Conference Convenor: G. Tessuto

in partnership with

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Conference Venue: National School of Public Administration

Royal Palace, Caserta, ITALY

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Book Announcement: The Quest for Streetcar Unionism in the Carolina Piedmont, 1919-1922

The Quest for Streetcar Unionism in the Carolina Piedmont, 1919-1922 now available from Cambridge Scholars Publishing

9781443851893
Hardback, pp250, £61.99 / $105.95

Cambridge Scholars Publishing is pleased to announce the publication of The Quest for Streetcar Unionism in the Carolina Piedmont, 1919-1922 by Jeffrey M. Leatherwood.

Ever since the courtroom doors closed in 1919, the tragic Charlotte Streetcar Strike has haunted the collective memory of the Carolina Piedmont region. During a season of labor unrest, it briefly made national headlines. Five men were killed and at least twelve others were wounded by gunfire during a demonstration against Southern Public Utilities, a subsidiary of James B. Duke’s Southern Power. For many who lived afterward in North Carolina’s “Queen City,” the strike and riot were events better left forgotten, while, for later generations, the “Battle of the Barn” has become an item of curiosity. Continue reading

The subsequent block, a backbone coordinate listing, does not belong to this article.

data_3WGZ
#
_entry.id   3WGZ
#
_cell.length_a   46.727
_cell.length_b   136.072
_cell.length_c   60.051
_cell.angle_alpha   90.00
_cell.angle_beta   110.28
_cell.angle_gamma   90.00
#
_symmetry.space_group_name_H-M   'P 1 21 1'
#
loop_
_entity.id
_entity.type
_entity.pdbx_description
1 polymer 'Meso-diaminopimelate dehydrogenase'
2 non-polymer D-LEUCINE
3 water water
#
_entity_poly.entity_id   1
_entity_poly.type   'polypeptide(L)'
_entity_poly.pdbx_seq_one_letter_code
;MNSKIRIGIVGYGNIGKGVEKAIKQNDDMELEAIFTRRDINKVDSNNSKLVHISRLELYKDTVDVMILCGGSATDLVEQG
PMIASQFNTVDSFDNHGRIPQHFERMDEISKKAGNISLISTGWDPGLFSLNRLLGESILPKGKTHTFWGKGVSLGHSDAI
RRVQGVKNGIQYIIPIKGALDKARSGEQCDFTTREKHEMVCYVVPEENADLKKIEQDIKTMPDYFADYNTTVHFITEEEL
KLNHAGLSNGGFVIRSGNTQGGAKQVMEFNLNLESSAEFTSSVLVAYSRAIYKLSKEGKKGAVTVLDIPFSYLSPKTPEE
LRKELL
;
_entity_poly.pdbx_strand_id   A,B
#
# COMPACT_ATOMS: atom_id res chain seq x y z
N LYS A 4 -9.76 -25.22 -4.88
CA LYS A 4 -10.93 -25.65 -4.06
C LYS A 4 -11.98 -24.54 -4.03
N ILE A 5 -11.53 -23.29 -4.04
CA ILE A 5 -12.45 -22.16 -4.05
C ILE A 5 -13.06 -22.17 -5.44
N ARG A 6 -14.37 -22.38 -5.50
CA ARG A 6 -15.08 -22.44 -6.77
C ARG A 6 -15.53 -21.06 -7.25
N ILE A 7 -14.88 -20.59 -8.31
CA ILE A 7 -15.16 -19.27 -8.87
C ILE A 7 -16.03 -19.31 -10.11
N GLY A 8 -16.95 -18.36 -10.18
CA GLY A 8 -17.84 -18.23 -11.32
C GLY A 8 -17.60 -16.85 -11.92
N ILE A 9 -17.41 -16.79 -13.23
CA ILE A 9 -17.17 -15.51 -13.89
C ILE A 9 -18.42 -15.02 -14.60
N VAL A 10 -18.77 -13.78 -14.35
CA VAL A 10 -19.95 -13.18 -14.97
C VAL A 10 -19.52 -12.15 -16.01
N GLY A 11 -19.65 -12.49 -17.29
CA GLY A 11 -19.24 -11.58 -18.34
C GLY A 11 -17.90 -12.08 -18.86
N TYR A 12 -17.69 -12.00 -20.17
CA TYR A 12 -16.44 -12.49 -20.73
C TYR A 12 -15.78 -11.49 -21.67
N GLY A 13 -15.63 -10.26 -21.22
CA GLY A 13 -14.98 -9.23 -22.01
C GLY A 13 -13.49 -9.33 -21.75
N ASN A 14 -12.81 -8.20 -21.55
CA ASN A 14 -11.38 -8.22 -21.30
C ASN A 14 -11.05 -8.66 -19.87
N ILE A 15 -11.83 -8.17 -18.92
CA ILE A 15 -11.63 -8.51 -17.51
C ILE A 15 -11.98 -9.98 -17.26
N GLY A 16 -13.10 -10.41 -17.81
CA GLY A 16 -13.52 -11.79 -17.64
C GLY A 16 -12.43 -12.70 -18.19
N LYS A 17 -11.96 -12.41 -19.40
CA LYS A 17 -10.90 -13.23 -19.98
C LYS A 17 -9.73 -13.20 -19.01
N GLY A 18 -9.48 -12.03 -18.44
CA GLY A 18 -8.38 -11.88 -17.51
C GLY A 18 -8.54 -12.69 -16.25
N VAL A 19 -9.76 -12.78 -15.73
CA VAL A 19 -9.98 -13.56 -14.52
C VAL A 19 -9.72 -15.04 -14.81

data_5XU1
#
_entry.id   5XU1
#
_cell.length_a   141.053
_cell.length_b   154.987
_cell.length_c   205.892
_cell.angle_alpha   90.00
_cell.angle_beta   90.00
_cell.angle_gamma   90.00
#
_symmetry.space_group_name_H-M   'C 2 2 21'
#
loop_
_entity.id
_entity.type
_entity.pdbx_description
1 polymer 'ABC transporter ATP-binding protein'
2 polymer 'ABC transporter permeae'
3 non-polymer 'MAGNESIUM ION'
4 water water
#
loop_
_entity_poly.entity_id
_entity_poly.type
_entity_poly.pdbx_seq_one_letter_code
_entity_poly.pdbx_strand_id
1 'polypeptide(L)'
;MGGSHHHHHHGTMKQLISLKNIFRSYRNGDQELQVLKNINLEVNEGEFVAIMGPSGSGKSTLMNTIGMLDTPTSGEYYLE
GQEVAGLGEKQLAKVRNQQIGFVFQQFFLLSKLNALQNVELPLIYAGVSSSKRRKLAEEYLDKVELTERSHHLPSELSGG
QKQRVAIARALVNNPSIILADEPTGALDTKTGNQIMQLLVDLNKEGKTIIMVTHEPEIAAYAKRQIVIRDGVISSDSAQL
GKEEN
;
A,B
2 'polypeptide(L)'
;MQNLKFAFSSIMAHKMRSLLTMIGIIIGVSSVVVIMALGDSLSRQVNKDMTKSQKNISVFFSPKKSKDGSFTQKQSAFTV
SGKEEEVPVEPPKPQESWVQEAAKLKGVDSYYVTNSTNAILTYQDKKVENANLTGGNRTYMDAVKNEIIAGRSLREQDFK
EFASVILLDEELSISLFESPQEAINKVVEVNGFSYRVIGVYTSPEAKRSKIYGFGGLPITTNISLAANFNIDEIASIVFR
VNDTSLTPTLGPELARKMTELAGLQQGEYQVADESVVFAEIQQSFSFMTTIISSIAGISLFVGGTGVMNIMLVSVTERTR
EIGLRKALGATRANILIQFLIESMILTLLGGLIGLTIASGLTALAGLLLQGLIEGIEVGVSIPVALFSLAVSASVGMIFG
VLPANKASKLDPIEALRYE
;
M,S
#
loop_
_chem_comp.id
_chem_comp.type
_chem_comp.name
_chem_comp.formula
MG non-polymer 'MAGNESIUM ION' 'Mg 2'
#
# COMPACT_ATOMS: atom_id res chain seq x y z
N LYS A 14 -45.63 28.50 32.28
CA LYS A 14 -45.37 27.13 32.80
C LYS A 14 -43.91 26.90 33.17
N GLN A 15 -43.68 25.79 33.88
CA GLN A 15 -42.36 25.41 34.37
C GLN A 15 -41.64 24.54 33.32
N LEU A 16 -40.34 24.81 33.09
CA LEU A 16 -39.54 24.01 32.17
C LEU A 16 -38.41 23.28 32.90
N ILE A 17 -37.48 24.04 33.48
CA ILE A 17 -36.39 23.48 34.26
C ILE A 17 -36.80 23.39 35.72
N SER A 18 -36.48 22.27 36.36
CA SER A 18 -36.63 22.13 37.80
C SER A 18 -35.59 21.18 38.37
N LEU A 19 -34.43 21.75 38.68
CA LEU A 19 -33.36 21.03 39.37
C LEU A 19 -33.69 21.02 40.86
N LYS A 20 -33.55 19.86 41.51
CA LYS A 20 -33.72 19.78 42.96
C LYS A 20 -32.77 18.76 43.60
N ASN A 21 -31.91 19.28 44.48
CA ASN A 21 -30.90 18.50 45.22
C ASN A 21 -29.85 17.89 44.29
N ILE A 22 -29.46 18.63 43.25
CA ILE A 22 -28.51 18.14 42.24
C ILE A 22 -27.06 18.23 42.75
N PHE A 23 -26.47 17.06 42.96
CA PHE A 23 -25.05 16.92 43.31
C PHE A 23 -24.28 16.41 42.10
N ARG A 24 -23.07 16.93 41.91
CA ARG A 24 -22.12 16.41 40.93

Book Announcement: Boosting the Enforcement of EU Competition Law at the Domestic Level

Boosting the Enforcement of EU Competition Law at the Domestic Level now available from Cambridge Scholars Publishing

9781443852012
Hardback, pp205, £61.99 / $105.95

Cambridge Scholars Publishing is pleased to announce the publication of Boosting the Enforcement of EU Competition Law at the Domestic Level, edited by Anne Looijestijn-Clearie, Catalin S. Rusu and Marc Veenbrink.

The role of the EU competition law rules in shaping the EU Internal Market can hardly be overstated. The EU substantive rules dealing with cartels, abuse of dominance and State aid have ensured, in the past decades, a much desired unity of the law applied in the diverse European markets. Yet, much of the success of the EU competition law provisions depends on its practical enforcement. The proliferation of competition law enforcement, especially since 2004, stands testimony in this respect. However, this has not come without challenges. In this context, this book aims to critically discuss certain key elements relating to the domestic enforcement of the said rules, in order to place the discussion of further boosting this enforcement exercise in the correct context. This book aims, in this respect, to find an answer to the following question: to what extent would boosting the domestic enforcement of the EU competition law rules aid the ambition of more forceful, better targeted and more resource-efficient EU competition law enforcement in the Internal Market? Topics such as the following are discussed in the contributions included in this book: the sufficiency of the enforcement toolbox of national competition authorities, the interaction between fundamental rights and competition law, and the duties of domestic bodies in this context. Continue reading